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Commands using head from sorted by
Terminal - Commands using head - 242 results
echo -e "HEAD / HTTP/1.1\nHost: slashdot.org\n\n" | nc slashdot.org 80 | head -n5 | tail -1 | cut -f2 -d-
ls -t1 | head -n1 | xargs tail -f
shuf file.txt | head -n 1
sort -R file.txt | head -1
head -$(($RANDOM % $(wc -l < file.txt) +1 )) file.txt | tail -1
ran=$(head /dev/urandom | md5sum); MAC=00:07:${ran:0:2}:${ran:3:2}:${ran:5:2}:${ran:7:2}; sudo ifconfig wlan0 down hw ether $MAC; sudo ifconfig wlan0 up; echo ifconfig wlan0:0
2009-07-16 16:21:44
User: workingsmart
Functions: echo head ifconfig sudo
7

Next time you are leaching off of someone else's wifi use this command before you start your bittorrent ...for legitimate files only of course.

It creates a hexidecimal string using md5sum from the first few lines of /dev/urandom and splices it into the proper MAC address format. Then it changes your MAC and resets your wireless (wlan0:0).

S=`pidof skype`;grep heap /proc/$S/maps|cut -f1 -d' '|awk -F- '{print "0x" $1 " 0x" $2}'|xargs echo "du me t ">l;gdb -batch -p $S -x l>/dev/null 2>&1;strings t|grep \(smirk|head -n1
2009-06-26 20:03:17
User: alvieboy
Functions: awk cut echo grep head xargs
0

Skype has an internal regex which depicts the emoticons it supports. However you cannot simply search the binary file for it. This small 181 character line will do just that, provided skype is running. And of course, only works in linux.

ls -1t | head -n10
2009-06-23 12:15:12
User: wires
Functions: head ls
Tags: ls
7

order the files by modification (thanks stanishjohnd) time, one file per output line and filter first 10

for k in `git branch|perl -pe s/^..//`;do echo -e `git show --pretty=format:"%Cgreen%ci %Cblue%cr%Creset" $k|head -n 1`\\t$k;done|sort -r
2009-06-03 08:25:00
User: brunost
Functions: echo head perl sort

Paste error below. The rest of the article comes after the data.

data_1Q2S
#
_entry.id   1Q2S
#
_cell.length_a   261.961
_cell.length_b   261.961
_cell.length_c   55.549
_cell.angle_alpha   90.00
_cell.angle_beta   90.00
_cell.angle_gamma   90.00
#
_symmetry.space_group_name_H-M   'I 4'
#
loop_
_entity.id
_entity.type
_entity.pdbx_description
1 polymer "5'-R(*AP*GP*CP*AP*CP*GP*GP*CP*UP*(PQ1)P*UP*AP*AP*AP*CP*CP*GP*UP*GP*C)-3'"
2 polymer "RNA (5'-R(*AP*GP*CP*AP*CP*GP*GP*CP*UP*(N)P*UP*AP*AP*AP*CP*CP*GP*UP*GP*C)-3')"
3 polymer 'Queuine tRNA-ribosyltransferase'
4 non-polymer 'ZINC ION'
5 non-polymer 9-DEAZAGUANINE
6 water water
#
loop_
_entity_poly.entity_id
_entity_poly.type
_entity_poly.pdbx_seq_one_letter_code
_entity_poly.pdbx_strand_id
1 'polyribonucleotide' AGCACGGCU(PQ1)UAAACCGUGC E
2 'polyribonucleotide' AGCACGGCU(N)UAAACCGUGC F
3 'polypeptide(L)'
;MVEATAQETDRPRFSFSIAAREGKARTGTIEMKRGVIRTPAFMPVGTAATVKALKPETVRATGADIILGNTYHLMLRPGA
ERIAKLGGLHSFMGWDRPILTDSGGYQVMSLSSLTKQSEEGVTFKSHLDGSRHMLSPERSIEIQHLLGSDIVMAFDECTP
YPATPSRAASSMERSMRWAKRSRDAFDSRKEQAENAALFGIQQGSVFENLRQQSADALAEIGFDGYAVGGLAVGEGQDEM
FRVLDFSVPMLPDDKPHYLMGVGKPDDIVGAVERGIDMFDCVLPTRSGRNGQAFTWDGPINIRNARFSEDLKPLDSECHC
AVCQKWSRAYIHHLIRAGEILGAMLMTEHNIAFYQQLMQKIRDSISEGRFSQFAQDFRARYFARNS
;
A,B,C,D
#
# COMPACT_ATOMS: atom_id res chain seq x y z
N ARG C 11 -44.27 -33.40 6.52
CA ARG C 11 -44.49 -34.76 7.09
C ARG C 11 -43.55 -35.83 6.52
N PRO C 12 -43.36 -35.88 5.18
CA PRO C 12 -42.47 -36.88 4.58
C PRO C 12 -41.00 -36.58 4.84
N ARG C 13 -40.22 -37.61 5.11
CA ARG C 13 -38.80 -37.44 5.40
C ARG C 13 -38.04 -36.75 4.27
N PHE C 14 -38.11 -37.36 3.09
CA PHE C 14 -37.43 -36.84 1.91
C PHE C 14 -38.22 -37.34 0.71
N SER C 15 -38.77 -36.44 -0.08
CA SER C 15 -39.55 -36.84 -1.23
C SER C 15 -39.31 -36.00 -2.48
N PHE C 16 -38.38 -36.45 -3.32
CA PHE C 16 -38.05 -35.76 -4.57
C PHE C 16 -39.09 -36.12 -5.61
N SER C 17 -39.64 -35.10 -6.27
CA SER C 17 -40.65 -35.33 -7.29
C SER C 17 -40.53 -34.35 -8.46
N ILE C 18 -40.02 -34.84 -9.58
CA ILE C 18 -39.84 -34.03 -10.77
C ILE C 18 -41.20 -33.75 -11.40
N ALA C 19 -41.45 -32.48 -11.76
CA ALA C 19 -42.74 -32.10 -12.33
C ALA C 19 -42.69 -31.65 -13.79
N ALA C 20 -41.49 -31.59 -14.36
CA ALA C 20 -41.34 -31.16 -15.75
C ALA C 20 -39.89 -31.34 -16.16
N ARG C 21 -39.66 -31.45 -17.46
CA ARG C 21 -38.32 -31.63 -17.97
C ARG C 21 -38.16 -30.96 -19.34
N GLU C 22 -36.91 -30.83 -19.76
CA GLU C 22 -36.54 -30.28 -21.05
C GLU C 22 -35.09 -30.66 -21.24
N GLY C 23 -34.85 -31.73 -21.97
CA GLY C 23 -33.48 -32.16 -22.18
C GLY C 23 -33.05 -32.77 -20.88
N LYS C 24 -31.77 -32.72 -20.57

14

Print out list of all branches with last commit date to the branch, including relative time since commit and color coding.

for i in `du --max-depth=1 $HOME | sort -n -r | awk '{print $1 ":" $2}'`; do size=`echo $i | awk -F: '{print $1}'`; dir=`echo $i | awk -F: '{print $NF}'`; size2=$(($size/1024)); echo "$size2 MB used by $dir"; done | head -n 10
lynx -source http://www.commandlinefu.com/commands/random | sed 's/<[^>]*>//g' | head -1037 | tail -10 | sed -e 's/^[ \t]*//' | sed '/^$/d' | head -2
find . -name \*.mp3 -printf "%C+ %h/%f\n" | sort -r | head -n20 | awk '{print "\""$2"\""}' | xargs -I {} cp {} ~/tmp
2009-05-17 07:06:10
User: bkinsey
Functions: awk cp find head sort xargs
2

Change ~/tmp to the destination directory, such as your mounted media. Change -n20 to whatever number of files to copy. It should quit when media is full. I use this to put my most recently downloaded podcasts onto my phone.

find / \( -name "*.log" -o -name "*.mylogs" \) -exec ls -lrt {} \; | sort -k6,8 | head -n1 | cut -d" " -f8- | tr -d '\n' | xargs -0 rm
2009-05-10 10:45:48
User: ghazz
Functions: cut find head ls sort tr xargs
1

This works on my ubuntu/debian machines.

I suspect other distros need some tweaking of sort and cut.

I am sure someone could provide a shorter/faster version.

curl -s http://bash.org/?random1|grep -oE "<p class=\"quote\">.*</p>.*</p>"|grep -oE "<p class=\"qt.*?</p>"|sed -e 's/<\/p>/\n/g' -e 's/<p class=\"qt\">//g' -e 's/<p class=\"qt\">//g'|perl -ne 'use HTML::Entities;print decode_entities($_),"\n"'|head -1
2009-05-07 13:13:21
User: Iftah
Functions: grep head perl sed
7

bash.org is a collection of funny quotes from IRC.

WARNING: some of the quotes contain "adult" jokes... may be embarrassing if your boss sees them...